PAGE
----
The plot of this movie, like smoke itself, drifts and swirls ethereally. Characters and subplots are deftly woven into a tapestry of stories and pictures which only slowly emerges to our view. This film tries to convince us that reality doesn't matter so much as aesthetic satisfaction. In Auggie's New York smoke shop, day by day passes, seemingly unchanging until he teaches us to notice the little details of life. Paul Benjamin, a disheartened and broken writer, has a brush with death that is pivotal and sets up an unlikely series of events that afford him a novel glimpse into the life on the street which he saw, but did not truly perceive, every day. Finally, it's Auggie's turn to spin a tale.... Written by
Tad Dibbern <DIBBERN_D@a1.mscf.upenn.edu>
The story that William Hurt's character tells about the son who found his dead father's body frozen on a mountain is the same story that Paul Auster uses in his novel, "The New York Trilogy". See more »
The coke cans throughout the movie have a six flags great adventure admission advertising on them that did not exist on coke cans in 1990 the first came along in 1993. See more »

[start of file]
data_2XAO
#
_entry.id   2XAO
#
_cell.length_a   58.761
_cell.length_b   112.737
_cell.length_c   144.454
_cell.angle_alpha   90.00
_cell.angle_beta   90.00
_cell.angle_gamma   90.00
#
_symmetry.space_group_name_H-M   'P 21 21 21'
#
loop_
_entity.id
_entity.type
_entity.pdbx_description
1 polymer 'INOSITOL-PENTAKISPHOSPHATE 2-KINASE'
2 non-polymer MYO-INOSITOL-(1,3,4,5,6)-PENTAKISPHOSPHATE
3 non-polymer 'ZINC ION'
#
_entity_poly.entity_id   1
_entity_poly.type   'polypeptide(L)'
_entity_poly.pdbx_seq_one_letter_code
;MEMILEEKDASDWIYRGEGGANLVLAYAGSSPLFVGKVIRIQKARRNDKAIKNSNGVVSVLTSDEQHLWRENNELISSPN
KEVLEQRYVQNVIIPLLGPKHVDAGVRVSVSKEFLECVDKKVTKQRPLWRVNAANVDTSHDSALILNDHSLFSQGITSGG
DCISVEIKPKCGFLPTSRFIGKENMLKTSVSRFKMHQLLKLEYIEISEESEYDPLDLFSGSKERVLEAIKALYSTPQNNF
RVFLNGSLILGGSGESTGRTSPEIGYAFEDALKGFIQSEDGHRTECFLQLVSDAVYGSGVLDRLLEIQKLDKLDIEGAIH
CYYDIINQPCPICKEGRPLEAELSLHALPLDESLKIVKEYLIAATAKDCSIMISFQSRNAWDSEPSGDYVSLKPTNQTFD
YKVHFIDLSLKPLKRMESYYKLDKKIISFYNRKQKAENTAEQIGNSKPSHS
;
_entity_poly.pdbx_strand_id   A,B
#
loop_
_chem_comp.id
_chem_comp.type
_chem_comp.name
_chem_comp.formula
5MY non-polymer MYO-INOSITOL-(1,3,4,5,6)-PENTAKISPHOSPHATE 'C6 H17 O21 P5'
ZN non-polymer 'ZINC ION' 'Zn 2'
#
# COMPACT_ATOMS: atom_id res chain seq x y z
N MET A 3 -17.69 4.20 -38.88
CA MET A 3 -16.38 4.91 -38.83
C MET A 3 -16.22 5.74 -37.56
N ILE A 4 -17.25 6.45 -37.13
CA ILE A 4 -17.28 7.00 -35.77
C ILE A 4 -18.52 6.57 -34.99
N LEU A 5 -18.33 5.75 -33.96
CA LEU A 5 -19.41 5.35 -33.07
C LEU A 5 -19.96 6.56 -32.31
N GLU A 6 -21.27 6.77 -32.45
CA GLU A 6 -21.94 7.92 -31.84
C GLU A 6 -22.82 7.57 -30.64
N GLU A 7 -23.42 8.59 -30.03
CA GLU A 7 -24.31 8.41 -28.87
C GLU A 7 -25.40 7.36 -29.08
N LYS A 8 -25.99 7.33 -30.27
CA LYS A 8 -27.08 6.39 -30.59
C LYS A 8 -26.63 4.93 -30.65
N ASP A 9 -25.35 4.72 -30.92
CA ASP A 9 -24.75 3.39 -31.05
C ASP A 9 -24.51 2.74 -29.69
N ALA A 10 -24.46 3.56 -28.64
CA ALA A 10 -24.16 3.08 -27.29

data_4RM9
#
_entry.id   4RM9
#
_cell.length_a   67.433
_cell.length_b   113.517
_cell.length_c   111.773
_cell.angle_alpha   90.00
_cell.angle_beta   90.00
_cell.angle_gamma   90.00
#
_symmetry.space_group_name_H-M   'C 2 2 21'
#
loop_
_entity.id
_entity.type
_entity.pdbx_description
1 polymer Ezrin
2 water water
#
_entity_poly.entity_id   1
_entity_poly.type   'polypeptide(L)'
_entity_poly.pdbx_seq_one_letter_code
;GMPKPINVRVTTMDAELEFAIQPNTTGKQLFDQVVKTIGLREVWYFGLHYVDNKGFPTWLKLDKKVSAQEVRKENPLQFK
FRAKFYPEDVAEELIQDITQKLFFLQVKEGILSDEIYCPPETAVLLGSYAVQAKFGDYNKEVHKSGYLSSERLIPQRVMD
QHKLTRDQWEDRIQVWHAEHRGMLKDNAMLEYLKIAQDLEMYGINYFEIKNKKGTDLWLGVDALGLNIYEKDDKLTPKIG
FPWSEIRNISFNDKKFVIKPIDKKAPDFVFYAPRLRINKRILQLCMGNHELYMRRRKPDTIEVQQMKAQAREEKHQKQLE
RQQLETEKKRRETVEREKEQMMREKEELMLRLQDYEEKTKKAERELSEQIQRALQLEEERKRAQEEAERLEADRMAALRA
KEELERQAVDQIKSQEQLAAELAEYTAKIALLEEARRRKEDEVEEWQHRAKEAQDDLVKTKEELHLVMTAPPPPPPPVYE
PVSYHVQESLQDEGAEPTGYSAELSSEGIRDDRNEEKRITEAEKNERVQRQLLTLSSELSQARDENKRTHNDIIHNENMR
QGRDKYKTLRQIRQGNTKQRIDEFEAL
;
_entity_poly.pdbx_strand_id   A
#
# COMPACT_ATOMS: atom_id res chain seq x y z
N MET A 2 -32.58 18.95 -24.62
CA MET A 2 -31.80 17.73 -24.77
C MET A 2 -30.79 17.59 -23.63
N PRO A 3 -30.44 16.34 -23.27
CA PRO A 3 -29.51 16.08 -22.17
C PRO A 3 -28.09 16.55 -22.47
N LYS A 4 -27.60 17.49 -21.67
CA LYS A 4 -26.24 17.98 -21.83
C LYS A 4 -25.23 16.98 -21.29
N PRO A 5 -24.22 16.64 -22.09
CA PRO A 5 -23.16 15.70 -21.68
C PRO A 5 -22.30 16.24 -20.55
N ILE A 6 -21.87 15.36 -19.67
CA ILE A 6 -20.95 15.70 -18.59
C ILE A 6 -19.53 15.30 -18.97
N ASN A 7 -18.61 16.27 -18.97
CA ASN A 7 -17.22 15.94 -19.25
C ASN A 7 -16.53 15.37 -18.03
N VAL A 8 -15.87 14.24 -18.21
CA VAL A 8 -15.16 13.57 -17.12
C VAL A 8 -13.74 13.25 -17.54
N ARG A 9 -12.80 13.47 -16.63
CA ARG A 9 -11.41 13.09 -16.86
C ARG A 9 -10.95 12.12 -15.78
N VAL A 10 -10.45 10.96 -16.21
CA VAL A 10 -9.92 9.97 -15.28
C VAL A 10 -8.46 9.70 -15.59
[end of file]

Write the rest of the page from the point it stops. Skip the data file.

This is one of the most awe inspiring movies that i have seen *EVER*. At the time of watching I was getting very bored with the standard fare Hollywood was churning out and bought this movie on a hunch after having seen an interview with 'Wayne Wang' or Paul Auster (can't remember which now!)...it totally hit me and restored my faith in film making, especially in the plain and (deceptively) simple style. The best bits of the film have to be the tale at the end, and the photograph albums. What is it?...'Everyone needs a hobby.' This is an exceptional movie, take a break from your hectic life and let the Smoke waft over you! (I should write tag-lines!! ;-) )
6 of 6 people found this review helpful.
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